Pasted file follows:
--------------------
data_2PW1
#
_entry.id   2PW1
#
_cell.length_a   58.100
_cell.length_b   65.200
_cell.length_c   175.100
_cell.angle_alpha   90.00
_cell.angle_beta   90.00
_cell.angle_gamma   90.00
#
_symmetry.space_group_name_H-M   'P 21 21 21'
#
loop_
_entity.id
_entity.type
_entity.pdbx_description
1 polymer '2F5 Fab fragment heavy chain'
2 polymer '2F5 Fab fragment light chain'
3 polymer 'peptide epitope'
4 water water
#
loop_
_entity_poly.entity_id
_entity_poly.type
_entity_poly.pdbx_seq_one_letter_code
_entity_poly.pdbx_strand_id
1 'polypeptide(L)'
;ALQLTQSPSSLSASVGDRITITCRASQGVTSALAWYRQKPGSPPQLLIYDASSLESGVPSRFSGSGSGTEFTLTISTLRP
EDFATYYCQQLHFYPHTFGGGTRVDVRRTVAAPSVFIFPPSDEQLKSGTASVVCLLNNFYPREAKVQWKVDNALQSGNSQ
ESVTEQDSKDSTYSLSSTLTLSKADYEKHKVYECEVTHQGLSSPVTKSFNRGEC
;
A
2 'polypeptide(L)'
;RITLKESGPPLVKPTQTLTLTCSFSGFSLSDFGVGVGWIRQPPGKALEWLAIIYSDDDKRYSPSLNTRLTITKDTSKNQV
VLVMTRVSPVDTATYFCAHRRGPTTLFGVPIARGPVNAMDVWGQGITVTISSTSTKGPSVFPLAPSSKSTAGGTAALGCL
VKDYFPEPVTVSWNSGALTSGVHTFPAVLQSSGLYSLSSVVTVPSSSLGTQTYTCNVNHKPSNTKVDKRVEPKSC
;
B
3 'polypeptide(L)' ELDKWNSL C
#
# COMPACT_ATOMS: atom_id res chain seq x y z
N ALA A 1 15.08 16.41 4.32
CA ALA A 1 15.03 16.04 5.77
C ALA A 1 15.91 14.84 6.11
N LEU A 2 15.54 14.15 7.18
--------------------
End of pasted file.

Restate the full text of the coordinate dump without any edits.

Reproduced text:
data_2PW1
#
_entry.id   2PW1
#
_cell.length_a   58.100
_cell.length_b   65.200
_cell.length_c   175.100
_cell.angle_alpha   90.00
_cell.angle_beta   90.00
_cell.angle_gamma   90.00
#
_symmetry.space_group_name_H-M   'P 21 21 21'
#
loop_
_entity.id
_entity.type
_entity.pdbx_description
1 polymer '2F5 Fab fragment heavy chain'
2 polymer '2F5 Fab fragment light chain'
3 polymer 'peptide epitope'
4 water water
#
loop_
_entity_poly.entity_id
_entity_poly.type
_entity_poly.pdbx_seq_one_letter_code
_entity_poly.pdbx_strand_id
1 'polypeptide(L)'
;ALQLTQSPSSLSASVGDRITITCRASQGVTSALAWYRQKPGSPPQLLIYDASSLESGVPSRFSGSGSGTEFTLTISTLRP
EDFATYYCQQLHFYPHTFGGGTRVDVRRTVAAPSVFIFPPSDEQLKSGTASVVCLLNNFYPREAKVQWKVDNALQSGNSQ
ESVTEQDSKDSTYSLSSTLTLSKADYEKHKVYECEVTHQGLSSPVTKSFNRGEC
;
A
2 'polypeptide(L)'
;RITLKESGPPLVKPTQTLTLTCSFSGFSLSDFGVGVGWIRQPPGKALEWLAIIYSDDDKRYSPSLNTRLTITKDTSKNQV
VLVMTRVSPVDTATYFCAHRRGPTTLFGVPIARGPVNAMDVWGQGITVTISSTSTKGPSVFPLAPSSKSTAGGTAALGCL
VKDYFPEPVTVSWNSGALTSGVHTFPAVLQSSGLYSLSSVVTVPSSSLGTQTYTCNVNHKPSNTKVDKRVEPKSC
;
B
3 'polypeptide(L)' ELDKWNSL C
#
# COMPACT_ATOMS: atom_id res chain seq x y z
N ALA A 1 15.08 16.41 4.32
CA ALA A 1 15.03 16.04 5.77
C ALA A 1 15.91 14.84 6.11
N LEU A 2 15.54 14.15 7.18